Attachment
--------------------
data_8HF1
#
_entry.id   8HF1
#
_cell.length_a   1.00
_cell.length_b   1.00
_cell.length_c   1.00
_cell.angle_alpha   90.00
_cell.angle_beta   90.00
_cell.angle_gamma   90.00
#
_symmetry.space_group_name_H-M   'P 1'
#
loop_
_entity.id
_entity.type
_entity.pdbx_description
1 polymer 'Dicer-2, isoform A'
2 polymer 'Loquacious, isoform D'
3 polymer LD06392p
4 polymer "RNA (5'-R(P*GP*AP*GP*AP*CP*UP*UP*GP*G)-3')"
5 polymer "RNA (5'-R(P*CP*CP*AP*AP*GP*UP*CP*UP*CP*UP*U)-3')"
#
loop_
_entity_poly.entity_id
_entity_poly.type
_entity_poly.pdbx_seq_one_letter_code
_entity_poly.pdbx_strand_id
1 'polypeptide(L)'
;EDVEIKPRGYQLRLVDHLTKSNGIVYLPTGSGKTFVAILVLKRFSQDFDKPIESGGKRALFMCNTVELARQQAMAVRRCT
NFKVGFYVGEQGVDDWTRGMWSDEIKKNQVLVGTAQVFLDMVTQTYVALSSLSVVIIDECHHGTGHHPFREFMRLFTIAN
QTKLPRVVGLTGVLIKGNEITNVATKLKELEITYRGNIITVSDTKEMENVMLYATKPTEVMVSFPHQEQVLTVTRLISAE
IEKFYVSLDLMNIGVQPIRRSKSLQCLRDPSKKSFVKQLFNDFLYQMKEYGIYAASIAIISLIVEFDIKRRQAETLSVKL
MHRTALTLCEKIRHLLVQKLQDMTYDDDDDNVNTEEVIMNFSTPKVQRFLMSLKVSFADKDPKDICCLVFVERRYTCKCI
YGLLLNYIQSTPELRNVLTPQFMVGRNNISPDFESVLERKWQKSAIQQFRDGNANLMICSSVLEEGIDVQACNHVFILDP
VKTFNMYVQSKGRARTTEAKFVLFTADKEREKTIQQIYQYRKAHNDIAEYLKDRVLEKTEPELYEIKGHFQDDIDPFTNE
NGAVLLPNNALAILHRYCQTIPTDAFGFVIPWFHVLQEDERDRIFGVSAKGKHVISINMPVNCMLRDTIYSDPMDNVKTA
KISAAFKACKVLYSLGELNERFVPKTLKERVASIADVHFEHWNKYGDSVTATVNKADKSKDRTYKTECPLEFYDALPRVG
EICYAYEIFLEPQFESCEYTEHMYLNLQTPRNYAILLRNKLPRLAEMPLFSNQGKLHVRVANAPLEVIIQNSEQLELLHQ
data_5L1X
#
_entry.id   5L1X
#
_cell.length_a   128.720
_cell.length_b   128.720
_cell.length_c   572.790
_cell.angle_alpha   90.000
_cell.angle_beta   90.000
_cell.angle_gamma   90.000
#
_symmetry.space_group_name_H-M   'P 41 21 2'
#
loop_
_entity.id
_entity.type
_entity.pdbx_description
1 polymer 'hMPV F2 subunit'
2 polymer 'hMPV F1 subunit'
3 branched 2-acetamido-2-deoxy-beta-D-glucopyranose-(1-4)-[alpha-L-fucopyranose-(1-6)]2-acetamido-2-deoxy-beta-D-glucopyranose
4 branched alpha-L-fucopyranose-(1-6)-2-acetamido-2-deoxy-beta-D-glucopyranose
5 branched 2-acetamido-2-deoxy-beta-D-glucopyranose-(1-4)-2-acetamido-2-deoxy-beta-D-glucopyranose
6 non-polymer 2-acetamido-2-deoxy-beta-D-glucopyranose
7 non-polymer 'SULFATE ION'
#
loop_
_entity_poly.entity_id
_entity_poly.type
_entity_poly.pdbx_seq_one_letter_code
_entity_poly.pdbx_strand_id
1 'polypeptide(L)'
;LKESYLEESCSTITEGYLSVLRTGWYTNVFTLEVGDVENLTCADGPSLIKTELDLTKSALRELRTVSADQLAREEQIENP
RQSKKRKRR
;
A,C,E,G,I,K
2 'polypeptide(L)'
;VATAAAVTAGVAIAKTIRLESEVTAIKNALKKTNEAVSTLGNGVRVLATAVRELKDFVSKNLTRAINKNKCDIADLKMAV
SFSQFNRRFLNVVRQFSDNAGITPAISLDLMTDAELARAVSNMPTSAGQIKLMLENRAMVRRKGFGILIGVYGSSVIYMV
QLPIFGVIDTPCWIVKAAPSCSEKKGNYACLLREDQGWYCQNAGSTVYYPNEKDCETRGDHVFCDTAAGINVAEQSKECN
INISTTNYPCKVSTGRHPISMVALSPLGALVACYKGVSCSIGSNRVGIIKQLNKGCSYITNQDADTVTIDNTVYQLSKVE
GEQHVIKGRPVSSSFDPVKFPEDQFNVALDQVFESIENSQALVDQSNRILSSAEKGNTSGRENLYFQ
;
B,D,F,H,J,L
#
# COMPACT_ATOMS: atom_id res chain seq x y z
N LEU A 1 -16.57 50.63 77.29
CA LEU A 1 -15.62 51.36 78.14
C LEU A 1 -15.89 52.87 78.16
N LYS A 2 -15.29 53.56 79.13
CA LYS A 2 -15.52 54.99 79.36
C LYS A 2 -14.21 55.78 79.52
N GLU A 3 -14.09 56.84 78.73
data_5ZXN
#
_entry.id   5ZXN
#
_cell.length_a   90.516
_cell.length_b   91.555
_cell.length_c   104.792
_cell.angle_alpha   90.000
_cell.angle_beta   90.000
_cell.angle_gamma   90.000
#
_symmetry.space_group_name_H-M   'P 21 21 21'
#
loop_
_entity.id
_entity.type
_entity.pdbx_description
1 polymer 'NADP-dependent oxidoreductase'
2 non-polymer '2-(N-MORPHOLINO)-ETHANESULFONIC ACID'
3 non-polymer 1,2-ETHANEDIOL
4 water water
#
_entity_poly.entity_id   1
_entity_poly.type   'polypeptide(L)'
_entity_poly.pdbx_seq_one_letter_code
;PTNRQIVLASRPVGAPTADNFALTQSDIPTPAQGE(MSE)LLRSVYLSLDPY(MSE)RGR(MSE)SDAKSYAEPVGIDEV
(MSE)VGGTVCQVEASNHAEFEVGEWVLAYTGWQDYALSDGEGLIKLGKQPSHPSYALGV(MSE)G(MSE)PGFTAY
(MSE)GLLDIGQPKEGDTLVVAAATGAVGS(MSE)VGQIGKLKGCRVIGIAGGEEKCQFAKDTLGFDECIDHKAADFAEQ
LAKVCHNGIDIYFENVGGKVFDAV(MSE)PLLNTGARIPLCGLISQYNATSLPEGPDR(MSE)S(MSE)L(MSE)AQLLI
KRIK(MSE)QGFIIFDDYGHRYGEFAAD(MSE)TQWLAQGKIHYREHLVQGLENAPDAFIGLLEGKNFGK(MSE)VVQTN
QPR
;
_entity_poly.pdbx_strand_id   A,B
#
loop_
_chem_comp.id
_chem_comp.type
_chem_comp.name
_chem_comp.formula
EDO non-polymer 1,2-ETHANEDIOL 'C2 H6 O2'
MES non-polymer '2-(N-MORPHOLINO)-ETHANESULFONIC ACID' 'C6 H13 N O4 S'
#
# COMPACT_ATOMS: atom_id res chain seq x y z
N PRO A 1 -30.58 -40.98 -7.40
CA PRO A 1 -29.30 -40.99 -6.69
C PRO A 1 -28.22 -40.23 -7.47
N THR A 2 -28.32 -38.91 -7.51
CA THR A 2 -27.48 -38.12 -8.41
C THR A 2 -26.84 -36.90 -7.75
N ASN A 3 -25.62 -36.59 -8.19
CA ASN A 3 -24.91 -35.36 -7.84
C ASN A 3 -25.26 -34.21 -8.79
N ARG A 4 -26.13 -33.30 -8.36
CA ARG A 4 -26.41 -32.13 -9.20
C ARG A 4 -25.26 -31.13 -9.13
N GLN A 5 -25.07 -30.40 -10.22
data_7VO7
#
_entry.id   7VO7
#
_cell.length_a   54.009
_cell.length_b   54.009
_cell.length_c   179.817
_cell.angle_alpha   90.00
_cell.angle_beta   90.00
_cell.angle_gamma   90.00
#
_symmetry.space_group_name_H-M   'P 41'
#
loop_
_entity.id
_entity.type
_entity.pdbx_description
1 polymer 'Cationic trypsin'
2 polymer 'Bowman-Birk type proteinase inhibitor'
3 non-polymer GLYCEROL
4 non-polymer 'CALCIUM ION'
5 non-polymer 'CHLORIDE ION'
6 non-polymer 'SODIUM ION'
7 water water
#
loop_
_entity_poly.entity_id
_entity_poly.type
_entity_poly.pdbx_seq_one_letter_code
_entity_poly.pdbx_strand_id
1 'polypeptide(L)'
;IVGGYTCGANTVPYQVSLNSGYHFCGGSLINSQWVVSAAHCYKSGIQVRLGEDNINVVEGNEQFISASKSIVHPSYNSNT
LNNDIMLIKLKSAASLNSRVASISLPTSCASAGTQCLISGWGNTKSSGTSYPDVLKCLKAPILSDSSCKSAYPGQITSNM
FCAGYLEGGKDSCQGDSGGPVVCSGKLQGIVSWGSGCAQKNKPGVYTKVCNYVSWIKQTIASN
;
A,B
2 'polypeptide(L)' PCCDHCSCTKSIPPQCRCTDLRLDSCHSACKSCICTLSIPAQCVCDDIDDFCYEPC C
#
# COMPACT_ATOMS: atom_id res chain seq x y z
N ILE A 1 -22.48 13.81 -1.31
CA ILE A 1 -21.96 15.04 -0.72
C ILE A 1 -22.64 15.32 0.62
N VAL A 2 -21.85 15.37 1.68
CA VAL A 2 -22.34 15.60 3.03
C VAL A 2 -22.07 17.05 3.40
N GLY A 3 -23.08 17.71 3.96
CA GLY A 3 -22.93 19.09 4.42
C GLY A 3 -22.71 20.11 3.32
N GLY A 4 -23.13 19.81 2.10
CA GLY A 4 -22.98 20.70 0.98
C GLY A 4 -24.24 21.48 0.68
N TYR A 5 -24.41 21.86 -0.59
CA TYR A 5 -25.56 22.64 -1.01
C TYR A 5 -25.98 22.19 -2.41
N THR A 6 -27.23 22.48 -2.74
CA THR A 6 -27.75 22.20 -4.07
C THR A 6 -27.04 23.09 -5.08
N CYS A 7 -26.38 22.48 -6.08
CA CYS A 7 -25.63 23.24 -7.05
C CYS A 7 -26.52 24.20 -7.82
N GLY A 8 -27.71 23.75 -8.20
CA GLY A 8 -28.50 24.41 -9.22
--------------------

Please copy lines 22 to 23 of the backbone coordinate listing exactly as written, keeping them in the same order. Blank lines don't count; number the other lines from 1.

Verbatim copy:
5 polymer "RNA (5'-R(P*CP*CP*AP*AP*GP*UP*CP*UP*CP*UP*U)-3')"
#